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Recipes and Stories

21 May 2015: Mama’s Hushpuppies

Hushpuppies at King's Barbecue in Petersburg, Virginia: not as light and delicate as my mother's, but does anything measure up to a Southerner's memories of Mama's cooking?

You know you’re south of the Mason Dixon line when there are hushpuppies in the bread basket—even when that basket is on the table of a barbecue joint.

Not that hushpuppies are common fare in barbecue joints: These addictive little morsels of fried cornbread are more usually paired with fried fish. But at King’s Barbecue in Petersburg, Virginia, hushpuppies are served right along with the biscuits. And, honestly, I didn’t think about why they were there as I staved off my appetite while waiting for King's perfect chopped pork by happily munching on hot hushpuppies dipped in tangy barbecue sauce.

What I did think about was how glad I am to live in a place where hushpuppies exist.

In case you don’t know (and if you don’t, I’m so sorry), hushpuppies are cornbread fritters, fried nuggets of cornbread batter, often cooked in the fat leftover from frying fish. Don’t ask me why they’re called “hushpuppies.” There are plenty of stories, but all of them post-date the name by at least a decade and most of them are a bit too pat to be plausible. As best I can tell, the name came into common use sometime during the 1930s—well after the fritters themselves.

But what’s in a name, anyway? It doesn’t matter what they’re called and why: what matters is that they can be one of the most satisfying things in the world—when, that is, they’re well made.

Sad to say, they often aren’t. And even when they are, they can still be leaden and depressing if they’re not eaten straight from the pan while still piping hot. Honestly, there’s nothing better than a hot hushpuppy. And there’s nothing worse than a cold one.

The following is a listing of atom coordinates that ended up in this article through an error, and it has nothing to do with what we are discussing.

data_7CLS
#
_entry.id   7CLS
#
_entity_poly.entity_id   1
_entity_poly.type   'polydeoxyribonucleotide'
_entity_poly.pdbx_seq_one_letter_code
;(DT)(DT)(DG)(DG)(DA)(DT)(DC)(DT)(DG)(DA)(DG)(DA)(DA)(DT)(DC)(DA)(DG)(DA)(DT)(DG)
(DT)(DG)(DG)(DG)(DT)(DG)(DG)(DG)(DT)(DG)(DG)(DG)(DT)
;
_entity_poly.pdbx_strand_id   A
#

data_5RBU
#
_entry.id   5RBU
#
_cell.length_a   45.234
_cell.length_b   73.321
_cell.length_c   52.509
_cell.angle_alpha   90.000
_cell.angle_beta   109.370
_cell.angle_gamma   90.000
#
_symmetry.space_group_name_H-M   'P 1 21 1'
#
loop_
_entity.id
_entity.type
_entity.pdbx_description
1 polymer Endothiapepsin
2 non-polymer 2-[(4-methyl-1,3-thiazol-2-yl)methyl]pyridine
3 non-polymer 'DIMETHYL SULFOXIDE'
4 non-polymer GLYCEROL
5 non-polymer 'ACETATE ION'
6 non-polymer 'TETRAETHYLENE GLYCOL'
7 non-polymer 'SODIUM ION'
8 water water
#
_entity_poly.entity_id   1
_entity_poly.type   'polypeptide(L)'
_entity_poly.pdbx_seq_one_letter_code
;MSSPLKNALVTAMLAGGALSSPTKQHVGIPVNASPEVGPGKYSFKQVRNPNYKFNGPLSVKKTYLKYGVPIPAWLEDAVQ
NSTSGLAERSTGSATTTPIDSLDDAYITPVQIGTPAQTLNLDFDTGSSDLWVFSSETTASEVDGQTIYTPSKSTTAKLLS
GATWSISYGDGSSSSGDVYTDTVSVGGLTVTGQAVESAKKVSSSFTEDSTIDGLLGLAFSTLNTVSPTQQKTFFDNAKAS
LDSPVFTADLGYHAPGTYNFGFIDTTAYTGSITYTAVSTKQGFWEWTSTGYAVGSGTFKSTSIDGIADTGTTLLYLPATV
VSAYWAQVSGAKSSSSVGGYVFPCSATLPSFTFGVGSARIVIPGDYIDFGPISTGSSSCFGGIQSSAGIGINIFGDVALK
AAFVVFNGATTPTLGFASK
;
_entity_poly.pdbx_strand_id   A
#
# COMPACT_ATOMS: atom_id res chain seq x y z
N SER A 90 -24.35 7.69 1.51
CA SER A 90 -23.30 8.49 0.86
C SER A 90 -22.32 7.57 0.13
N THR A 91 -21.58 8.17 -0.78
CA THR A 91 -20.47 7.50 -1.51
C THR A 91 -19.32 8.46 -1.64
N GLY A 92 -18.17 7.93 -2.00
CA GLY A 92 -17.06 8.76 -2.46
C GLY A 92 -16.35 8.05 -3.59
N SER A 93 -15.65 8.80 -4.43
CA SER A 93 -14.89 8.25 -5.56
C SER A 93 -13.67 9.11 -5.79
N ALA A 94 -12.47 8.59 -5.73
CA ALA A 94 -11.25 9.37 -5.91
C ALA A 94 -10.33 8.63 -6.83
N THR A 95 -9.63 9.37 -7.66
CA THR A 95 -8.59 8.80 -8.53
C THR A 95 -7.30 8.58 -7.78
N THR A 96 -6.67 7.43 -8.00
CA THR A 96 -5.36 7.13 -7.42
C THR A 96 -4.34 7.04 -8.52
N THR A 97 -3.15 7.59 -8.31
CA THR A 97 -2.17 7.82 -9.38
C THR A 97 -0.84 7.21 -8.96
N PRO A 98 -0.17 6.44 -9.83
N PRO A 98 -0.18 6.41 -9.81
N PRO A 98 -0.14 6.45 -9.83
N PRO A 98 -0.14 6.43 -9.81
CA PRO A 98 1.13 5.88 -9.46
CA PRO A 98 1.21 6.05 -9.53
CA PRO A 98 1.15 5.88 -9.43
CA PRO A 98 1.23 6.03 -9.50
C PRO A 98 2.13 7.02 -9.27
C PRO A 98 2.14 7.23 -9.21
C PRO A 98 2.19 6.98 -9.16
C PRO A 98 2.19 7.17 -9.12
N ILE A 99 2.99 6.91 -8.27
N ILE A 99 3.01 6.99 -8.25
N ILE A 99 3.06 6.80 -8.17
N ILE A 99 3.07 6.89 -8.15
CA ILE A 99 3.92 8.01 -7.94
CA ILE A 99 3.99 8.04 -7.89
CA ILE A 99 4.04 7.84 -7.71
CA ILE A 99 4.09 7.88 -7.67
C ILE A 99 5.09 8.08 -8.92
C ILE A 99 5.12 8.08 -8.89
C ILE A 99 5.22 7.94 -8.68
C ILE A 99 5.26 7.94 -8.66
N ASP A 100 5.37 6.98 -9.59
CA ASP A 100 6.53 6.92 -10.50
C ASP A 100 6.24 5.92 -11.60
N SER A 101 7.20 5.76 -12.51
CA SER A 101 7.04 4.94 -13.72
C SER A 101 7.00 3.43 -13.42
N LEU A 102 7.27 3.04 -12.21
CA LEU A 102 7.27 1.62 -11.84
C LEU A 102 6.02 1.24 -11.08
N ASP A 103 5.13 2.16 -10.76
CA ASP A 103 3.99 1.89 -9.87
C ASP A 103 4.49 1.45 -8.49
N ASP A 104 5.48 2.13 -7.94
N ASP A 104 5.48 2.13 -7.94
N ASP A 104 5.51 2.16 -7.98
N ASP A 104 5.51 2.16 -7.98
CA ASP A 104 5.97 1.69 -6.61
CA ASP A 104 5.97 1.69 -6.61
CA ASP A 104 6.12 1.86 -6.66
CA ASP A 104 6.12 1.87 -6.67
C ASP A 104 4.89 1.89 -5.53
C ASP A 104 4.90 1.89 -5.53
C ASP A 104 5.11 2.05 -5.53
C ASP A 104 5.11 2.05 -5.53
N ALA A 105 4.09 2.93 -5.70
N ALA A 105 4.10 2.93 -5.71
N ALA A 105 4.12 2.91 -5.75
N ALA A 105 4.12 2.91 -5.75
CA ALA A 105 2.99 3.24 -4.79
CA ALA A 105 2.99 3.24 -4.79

The exception was my mother’s. Faintly scented with onion, feather-light, and crispy even after they’d cooled, they were lovely at any temperature. They were and still are the gold standard by which I’ve measured all other hushpuppies.

For years, it was a standard I myself failed to meet. I’d never helped Mama make them and she’d never written out her recipe. By the time I was trying to reproduce them, she hadn’t made them for years, and had long since forgotten what she’d done that made them so irresistible. After producing more heavy, dense hushpuppies than I care to remember, I almost gave up hope. But then I came across the fresh corn fritters in The Gift of Southern Cooking by the late, great Edna Lewis and her protégé Scott Peacock. The first bite brought back a rush of warm memories, and at once I knew what had been missing: separately beaten egg whites.

Mama’s Hushpuppies

If you’re serving these with fried fish, you can of course use some of the fat leftover from cooking the fish, but strain it to get out any bits of breading that have fallen to the bottom and supplement it with some fresh oil so that it can get up to temperature without starting to burn.

Makes about 2 to 2½ dozen, serving 6 to 8

¾ cup stone-ground white cornmeal
¼ cup white corn flour (available at Latin markets and the ethnic food section of some supermarkets)
½ teaspoon baking soda
1 teaspoon baking powder
½ teaspoon salt
1 medium scallion or other green onions, trimmed and minced
1 large egg
About 1 cup buttermilk
Lard, peanut oil, or any pure vegetable oil, for frying

1. Whisk together the meal, flour, soda, baking powder and salt in large mixing bowl. Add the scallion and toss until well mixed. Separate the egg, setting the white aside in a glass or metal bowl, and beat the yolk with ¾ cup of buttermilk. Stir this into the dry ingredients, mixing well. It should be about the consistency of thin mush: if it seems too stiff, add more milk by the tablespoonful.

2. In a heavy-bottomed deep pot or deep frying skillet put at least 1 to 2 inches of fat, but no more than halfway up the sides. Place it over medium high heat and heat it to 375° F. Position a rack in the upper third of the oven and preheat the oven to 150-175° F. (the warm setting). Set a wire cooling rack over a rimmed baking sheet and put it in the oven.

3. When the fat is almost ready, whip the egg whites to soft peaks and gently but quickly fold them into the batter. When the fat is up to temperature, drop the batter into it in rounded tablespoonfuls until the pan if full but not crowded. Fry until golden brown, turning once, if necessary. Remove with a wire frying skimmer (not a spatula or slotted spoon), blot briefly on absorbent paper, and transfer to the prepared cooling rack. Hold them in the oven while you fry the remaining batter. Serve piping hot.

Recipe adapted from Damon Lee Fowler’s New Southern Baking (Simon & Schuster). Copyright © 2015 by Damon Lee Fowler, all rights reserved.

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